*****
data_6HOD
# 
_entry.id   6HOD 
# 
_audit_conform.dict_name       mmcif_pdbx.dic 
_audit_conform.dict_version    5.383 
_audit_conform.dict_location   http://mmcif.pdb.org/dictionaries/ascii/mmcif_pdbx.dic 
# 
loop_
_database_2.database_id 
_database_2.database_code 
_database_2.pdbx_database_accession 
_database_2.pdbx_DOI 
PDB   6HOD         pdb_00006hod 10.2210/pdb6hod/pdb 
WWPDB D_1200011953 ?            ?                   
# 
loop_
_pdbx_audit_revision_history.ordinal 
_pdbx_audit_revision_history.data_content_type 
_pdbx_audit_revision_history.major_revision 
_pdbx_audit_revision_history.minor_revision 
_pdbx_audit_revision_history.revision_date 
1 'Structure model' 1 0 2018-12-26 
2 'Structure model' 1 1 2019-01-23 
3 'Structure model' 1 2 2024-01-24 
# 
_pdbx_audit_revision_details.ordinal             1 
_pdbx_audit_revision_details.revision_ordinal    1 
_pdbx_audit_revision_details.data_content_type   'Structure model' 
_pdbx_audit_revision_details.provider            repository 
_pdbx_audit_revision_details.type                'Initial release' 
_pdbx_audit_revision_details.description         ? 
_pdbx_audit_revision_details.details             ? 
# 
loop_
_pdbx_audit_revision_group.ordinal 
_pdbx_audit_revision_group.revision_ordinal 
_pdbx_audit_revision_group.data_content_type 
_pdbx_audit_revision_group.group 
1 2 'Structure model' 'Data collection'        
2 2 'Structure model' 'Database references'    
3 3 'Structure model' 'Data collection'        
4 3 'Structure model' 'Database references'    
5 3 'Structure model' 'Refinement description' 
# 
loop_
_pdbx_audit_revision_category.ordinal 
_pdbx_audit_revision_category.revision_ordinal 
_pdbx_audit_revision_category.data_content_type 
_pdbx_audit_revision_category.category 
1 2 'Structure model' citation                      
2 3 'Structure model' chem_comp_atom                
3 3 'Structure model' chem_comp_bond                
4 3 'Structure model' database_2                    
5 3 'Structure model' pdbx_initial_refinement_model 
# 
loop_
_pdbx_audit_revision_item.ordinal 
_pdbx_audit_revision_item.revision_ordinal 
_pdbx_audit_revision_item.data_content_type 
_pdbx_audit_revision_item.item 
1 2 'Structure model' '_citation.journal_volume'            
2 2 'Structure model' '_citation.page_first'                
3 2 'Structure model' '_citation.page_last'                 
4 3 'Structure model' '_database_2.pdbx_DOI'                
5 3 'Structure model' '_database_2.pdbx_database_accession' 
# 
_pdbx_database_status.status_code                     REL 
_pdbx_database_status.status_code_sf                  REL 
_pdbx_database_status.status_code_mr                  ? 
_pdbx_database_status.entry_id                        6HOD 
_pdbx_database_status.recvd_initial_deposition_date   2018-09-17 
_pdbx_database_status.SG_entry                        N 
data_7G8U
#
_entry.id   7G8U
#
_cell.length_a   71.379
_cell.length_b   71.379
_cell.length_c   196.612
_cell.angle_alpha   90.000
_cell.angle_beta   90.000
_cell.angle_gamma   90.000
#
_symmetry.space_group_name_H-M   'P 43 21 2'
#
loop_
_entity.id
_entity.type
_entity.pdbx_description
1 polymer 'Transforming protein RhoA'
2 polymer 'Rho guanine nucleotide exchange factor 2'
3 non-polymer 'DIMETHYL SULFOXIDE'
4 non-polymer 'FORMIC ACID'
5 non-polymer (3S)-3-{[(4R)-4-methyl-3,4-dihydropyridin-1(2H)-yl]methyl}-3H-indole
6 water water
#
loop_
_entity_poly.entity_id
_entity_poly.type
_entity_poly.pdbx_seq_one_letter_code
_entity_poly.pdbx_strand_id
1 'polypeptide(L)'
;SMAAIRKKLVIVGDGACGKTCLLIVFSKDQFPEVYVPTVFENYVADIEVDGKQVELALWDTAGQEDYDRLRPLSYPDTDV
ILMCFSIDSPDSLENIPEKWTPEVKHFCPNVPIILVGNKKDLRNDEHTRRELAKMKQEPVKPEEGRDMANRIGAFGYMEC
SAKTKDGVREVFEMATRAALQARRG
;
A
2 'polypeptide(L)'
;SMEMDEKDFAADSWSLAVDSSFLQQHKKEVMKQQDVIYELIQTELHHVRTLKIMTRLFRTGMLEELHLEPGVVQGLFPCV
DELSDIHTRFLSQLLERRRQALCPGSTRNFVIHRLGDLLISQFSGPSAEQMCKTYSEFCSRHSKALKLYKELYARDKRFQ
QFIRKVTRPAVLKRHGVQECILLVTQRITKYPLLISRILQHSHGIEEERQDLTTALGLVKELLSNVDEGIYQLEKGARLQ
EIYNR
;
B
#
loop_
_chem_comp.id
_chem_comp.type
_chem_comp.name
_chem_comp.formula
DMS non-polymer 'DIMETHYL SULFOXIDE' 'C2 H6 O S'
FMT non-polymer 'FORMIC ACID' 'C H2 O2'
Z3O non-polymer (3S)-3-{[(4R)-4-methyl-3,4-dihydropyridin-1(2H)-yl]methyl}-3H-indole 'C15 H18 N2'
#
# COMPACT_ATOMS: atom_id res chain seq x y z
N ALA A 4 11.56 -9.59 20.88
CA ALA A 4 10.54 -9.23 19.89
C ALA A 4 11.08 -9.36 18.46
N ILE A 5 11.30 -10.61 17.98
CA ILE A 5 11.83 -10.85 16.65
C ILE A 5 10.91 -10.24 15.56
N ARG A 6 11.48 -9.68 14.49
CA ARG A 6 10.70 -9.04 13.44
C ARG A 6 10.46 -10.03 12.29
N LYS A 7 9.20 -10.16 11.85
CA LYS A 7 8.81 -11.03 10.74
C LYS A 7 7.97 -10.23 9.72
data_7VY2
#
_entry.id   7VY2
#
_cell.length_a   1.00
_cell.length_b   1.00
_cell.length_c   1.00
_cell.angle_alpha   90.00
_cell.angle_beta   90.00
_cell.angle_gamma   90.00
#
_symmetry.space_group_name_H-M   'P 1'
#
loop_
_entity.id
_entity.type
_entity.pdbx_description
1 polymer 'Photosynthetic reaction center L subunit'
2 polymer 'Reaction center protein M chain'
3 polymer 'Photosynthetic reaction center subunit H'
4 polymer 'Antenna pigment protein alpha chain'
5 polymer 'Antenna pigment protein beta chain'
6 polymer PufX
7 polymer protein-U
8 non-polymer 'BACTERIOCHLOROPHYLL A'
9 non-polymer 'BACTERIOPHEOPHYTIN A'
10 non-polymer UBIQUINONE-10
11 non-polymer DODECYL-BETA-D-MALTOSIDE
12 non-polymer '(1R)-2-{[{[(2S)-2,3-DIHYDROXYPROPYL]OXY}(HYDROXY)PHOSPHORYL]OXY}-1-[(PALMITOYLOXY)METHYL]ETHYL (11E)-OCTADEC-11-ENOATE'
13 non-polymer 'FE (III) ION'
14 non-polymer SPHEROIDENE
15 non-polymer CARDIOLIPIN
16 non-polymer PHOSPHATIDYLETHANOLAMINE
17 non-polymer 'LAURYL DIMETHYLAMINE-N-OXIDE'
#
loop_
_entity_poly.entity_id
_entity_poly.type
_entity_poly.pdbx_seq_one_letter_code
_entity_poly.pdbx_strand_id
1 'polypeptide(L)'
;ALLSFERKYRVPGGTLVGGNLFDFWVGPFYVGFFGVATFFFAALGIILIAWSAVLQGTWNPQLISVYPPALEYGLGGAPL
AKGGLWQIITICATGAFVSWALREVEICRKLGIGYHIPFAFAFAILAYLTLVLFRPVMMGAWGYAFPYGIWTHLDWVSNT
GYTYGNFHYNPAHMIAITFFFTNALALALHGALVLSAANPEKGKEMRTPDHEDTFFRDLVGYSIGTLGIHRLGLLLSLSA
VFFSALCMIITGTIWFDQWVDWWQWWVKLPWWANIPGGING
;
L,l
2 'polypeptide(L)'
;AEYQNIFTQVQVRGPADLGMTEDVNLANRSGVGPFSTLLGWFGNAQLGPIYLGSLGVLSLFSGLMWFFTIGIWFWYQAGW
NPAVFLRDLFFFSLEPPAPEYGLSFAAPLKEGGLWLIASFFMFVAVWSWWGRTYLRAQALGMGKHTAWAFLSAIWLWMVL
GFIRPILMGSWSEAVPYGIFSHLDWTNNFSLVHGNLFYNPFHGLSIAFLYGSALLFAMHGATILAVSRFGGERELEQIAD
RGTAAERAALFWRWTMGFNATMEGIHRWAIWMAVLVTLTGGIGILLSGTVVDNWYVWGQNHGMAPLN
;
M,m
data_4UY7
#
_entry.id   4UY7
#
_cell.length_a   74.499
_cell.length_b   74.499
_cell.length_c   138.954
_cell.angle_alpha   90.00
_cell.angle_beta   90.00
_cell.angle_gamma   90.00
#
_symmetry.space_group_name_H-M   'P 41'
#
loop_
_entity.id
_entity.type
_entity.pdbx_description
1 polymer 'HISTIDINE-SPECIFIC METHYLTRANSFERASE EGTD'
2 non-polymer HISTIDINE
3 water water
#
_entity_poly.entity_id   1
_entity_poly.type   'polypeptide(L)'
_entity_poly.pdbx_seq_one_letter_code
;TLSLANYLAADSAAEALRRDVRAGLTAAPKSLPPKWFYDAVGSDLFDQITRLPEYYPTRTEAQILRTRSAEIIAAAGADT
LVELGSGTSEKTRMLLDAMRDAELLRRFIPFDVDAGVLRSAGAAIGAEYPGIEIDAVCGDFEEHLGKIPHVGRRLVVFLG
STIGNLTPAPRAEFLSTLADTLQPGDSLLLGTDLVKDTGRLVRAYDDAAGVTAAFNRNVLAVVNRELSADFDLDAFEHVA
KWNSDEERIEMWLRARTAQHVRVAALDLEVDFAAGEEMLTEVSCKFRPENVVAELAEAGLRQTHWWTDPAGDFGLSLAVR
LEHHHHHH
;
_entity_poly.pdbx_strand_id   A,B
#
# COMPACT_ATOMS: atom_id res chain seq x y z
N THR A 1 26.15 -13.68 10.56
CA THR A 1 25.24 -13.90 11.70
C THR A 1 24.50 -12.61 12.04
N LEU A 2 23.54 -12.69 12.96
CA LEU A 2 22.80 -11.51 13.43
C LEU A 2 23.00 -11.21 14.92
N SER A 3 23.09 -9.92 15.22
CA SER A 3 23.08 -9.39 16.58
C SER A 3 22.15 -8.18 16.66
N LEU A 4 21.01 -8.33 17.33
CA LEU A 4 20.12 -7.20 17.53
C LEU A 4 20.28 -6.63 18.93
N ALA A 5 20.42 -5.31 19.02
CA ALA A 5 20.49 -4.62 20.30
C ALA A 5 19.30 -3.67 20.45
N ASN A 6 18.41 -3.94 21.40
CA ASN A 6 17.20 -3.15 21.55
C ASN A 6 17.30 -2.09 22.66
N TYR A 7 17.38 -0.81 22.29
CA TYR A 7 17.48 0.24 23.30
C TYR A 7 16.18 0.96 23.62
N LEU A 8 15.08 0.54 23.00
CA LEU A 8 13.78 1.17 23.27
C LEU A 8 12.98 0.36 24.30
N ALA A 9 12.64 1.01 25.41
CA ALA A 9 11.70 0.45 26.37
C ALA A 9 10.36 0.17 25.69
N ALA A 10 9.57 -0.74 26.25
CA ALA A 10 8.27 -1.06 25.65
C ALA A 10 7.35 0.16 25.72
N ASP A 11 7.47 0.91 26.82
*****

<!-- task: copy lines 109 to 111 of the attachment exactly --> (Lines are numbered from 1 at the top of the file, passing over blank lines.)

2 'polypeptide(L)'
;SMEMDEKDFAADSWSLAVDSSFLQQHKKEVMKQQDVIYELIQTELHHVRTLKIMTRLFRTGMLEELHLEPGVVQGLFPCV
DELSDIHTRFLSQLLERRRQALCPGSTRNFVIHRLGDLLISQFSGPSAEQMCKTYSEFCSRHSKALKLYKELYARDKRFQ